The reason why? 

Per SpotGamma: “From an options perspective, a lot of the boost from volatility compression has played out. With implied volatility at a lower bound, it may be opportune to replace static delta bets for those that are dynamic (i.e., long option exposures) and have less to lose in this lower volatility environment.”

“In a case where market participants see the Fed keeping its commitment to aggressive monetary policy action, negative delta options exposures may outperform static short equity (bets on the downside).”


As of 7:30 AM ET, Thursday’s regular session (9:30 AM – 4:00 PM ET), in the S&P 500, is likely to open in the upper part of a positively skewed overnight inventory, outside of prior-range and -value, suggesting a potential for immediate directional opportunity.

In the best case, the S&P 500 trades higher.

Any activity above the $4,227.75 HVNode puts into play the $4,253.25 HVNode. Initiative trade beyond the latter could reach as high as the $4,275.75 LVNode and $4,303.00 Weak High, or higher.

In the worst case, the S&P 500 trades lower.

Any activity below the $4,227.75 HVNode puts into play the $4,203.00 VPOC. Initiative trade beyond the VPOC could reach as low as the $4,189.25 LVNode and $4,153.25 HVNode, or lower.

Click here to load today’s key levels into the web-based TradingView charting platform. Note that all levels are derived using the 65-minute timeframe. New links are produced, daily.
Graphic: 65-minute profile chart of the Micro E-mini S&P 500 Futures.


Volume Areas: A structurally sound market will build on areas of high volume (HVNodes). Should the market trend for long periods of time, it will lack sound structure, identified as low volume areas (LVNodes). LVNodes denote directional conviction and ought to offer support on any test. 

If participants were to auction and find acceptance into areas of prior low volume (LVNodes), then future discovery ought to be volatile and quick as participants look to HVNodes for favorable entry or exit.

POCs: POCs are valuable as they denote areas where two-sided trade was most prevalent in a prior day session. Participants will respond to future tests of value as they offer favorable entry and exit.

MCPOCs: POCs are valuable as they denote areas where two-sided trade was most prevalent over numerous day sessions. Participants will respond to future tests of value as they offer favorable entry and exit.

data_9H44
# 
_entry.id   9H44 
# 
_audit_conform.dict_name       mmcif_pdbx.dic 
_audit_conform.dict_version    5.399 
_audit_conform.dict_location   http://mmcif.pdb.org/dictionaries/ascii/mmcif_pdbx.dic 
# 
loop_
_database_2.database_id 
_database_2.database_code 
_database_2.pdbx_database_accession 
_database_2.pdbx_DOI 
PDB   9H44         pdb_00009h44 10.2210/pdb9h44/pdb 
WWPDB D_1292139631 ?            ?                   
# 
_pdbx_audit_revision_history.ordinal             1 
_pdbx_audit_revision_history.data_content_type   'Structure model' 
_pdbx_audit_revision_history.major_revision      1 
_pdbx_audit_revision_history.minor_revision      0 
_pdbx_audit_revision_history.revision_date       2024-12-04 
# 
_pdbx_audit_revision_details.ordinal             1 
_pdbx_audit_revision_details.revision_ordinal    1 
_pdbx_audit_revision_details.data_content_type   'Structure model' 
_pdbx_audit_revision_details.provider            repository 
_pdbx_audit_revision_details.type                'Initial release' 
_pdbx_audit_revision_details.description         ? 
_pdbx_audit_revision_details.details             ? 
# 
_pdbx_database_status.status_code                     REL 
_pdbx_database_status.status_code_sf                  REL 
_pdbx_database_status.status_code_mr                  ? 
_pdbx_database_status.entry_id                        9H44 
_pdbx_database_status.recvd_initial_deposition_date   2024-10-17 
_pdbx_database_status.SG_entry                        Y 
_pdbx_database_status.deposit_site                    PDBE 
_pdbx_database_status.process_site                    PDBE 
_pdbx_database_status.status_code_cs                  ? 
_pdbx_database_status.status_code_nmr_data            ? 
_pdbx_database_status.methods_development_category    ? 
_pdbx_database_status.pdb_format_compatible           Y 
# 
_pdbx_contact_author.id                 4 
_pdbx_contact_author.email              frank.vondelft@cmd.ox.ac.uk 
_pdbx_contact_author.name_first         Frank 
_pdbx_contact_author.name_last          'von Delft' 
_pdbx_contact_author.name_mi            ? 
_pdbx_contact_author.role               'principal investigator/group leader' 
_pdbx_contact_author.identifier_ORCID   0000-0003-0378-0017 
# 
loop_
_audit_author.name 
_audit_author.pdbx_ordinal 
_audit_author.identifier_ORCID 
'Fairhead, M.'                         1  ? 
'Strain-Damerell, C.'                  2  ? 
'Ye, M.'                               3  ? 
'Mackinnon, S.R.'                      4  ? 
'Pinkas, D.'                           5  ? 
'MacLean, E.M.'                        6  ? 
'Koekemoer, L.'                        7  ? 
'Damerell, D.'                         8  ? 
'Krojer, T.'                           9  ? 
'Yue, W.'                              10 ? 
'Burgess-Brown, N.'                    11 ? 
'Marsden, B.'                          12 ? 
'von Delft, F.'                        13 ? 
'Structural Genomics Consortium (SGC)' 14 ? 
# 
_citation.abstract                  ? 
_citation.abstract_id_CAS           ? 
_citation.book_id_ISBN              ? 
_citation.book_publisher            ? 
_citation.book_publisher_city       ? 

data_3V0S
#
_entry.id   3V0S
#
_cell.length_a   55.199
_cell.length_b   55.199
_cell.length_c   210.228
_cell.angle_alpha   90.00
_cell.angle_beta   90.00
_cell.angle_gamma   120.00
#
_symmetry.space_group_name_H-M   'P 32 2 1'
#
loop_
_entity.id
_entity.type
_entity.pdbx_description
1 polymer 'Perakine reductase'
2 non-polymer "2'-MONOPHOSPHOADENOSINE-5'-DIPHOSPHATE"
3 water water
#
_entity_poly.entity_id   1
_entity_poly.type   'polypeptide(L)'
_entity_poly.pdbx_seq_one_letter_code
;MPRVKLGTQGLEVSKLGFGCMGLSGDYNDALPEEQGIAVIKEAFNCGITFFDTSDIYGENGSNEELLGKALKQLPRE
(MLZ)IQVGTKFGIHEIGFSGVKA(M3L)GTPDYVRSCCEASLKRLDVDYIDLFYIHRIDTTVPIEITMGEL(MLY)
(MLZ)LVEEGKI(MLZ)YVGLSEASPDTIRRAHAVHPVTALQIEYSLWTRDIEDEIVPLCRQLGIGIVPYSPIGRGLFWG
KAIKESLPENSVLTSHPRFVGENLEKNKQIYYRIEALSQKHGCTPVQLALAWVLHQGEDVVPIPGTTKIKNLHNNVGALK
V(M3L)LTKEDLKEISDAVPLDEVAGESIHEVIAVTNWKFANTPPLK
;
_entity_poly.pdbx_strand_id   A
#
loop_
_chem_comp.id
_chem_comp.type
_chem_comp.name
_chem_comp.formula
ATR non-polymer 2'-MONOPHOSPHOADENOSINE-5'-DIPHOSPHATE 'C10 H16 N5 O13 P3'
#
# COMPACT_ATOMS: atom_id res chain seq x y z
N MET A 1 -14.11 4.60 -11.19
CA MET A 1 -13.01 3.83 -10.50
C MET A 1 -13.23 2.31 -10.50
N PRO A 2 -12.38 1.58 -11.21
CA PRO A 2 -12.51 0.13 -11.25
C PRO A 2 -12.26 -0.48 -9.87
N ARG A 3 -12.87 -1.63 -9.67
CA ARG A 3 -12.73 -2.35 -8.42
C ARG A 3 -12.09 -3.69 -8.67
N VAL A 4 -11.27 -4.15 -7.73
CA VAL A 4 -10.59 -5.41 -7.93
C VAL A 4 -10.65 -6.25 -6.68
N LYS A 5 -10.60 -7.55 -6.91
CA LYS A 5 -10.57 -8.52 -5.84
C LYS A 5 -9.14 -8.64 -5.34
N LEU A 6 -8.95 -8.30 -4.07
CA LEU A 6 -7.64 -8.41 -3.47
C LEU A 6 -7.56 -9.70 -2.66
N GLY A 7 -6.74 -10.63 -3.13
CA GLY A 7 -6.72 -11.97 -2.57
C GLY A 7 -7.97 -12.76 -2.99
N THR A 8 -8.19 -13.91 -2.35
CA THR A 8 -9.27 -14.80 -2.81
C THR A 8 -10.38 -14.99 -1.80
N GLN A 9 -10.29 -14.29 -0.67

Volume-Weighted Average Prices (VWAPs): A metric highly regarded by chief investment officers, among other participants, for quality of trade. Additionally, liquidity algorithms are benchmarked and programmed to buy and sell around VWAPs.


After years of self-education, strategy development, mentorship, and trial-and-error, Renato Leonard Capelj began trading full-time and founded Physik Invest to detail his methods, research, and performance in the markets.

Capelj also develops insights around impactful options market dynamics at SpotGamma and is a Benzinga reporter.

Some of his works include conversations with ARK Invest’s Catherine Wood, investors Kevin O’Leary and John Chambers, FTX’s Sam Bankman-Fried, ex-Bridgewater Associate Andy Constan, Kai Volatility’s Cem Karsan, The Ambrus Group’s Kris Sidial, among many others.


In no way should the materials herein be construed as advice. Derivatives carry a substantial risk of loss. All content is for informational purposes only.


Market Commentary For The Week Ahead: ‘Should I Stay Or Should I Go’

Notice: Physik Invest’s daily market commentaries will be suspended for the next five regular trading sessions or February 22-26.

Please accept our apologies for the inconvenience and thank you for the support!

Key Takeaways:

  • Debt, inflation threatening low-rate regime.
  • Markets most complacent in two decades.
  • Sentiment turns hot from hotter amid slide.
  • Global equity fund net inflows decelerated.
  • Markets fret about economic performance.
  • Retail sales and industrial production gain.

What Happened: U.S. stock index futures auctioned lower last week.

What Does It Mean: Market participants witnessed a rapid de-risking event, as a result of individual stock volatility, and a subsequent v-pattern recovery, that was later taken back as Friday’s large February monthly options expiration (OPEX) neared.

More On The V-Pattern: A pattern that forms after a market establishes a high, retests some support, and then breaks above said high. In most cases, this pattern portends continuation.

At the same time, bond and equity market volatility diverged, materially. 

In other words, a rapid move up in rates — as investors become increasingly concerned over the value of their bonds due to rising debt levels and inflation — has yet to be priced in as an equity market risk.

Graphic 1: The Market Ear unpacks divergence in volatility across different markets.